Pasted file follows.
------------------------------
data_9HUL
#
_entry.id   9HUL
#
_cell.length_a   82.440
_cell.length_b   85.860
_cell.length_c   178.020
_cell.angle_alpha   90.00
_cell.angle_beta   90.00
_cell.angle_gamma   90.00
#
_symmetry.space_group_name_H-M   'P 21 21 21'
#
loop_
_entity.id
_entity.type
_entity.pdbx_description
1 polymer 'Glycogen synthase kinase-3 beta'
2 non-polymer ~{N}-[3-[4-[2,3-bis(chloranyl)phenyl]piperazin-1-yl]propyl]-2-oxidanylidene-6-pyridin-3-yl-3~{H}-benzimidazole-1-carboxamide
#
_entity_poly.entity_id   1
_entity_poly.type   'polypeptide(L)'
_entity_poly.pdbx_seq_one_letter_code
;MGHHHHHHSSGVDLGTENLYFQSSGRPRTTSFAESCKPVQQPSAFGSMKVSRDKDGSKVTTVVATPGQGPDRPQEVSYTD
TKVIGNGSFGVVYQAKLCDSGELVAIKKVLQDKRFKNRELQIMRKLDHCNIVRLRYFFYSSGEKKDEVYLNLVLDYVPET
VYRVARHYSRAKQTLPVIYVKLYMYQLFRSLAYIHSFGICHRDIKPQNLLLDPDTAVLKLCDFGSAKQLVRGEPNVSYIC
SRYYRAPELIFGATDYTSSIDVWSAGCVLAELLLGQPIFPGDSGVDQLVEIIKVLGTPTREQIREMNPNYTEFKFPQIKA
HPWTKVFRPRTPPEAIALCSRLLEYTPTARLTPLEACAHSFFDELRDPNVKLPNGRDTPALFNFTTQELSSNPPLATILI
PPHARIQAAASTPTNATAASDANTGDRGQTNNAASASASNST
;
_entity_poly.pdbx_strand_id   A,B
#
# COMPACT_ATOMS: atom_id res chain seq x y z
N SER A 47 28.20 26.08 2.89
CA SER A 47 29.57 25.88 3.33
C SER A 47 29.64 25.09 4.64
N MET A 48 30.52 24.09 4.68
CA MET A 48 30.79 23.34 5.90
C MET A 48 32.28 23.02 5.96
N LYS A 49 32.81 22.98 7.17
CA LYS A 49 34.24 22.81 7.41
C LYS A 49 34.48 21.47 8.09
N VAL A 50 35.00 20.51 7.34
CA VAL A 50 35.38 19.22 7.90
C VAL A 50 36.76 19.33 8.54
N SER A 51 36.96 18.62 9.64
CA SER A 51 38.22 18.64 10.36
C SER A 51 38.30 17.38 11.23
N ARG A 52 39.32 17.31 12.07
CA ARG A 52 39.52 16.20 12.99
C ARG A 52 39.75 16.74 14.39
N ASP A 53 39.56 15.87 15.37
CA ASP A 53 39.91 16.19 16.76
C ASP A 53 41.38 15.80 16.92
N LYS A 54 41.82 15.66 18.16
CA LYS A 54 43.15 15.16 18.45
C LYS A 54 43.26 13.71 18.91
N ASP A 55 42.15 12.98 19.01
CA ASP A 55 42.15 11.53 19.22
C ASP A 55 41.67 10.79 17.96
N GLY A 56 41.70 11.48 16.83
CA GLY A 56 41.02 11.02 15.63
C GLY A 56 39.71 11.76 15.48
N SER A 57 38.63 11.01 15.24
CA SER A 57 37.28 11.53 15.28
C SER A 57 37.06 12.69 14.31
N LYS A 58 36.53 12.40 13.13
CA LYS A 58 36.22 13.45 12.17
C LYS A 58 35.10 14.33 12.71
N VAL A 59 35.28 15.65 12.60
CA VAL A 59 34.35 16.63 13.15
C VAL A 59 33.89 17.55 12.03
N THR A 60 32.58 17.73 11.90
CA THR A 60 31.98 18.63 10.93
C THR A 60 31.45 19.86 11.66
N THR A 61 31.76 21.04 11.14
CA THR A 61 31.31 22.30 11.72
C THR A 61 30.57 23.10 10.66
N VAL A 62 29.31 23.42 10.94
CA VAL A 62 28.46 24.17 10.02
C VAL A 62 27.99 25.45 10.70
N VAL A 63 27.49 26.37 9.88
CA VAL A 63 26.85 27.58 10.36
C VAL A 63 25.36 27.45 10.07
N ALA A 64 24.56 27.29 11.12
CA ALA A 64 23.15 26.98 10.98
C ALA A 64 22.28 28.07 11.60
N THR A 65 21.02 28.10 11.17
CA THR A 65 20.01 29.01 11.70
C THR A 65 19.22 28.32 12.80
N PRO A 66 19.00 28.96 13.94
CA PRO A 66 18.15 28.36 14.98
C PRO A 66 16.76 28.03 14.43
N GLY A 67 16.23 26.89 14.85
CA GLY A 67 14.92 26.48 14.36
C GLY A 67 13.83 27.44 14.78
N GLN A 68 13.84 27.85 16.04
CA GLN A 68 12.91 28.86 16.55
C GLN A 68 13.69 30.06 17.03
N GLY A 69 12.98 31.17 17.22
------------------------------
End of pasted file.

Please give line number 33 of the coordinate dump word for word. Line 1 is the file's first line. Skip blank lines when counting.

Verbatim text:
# COMPACT_ATOMS: atom_id res chain seq x y z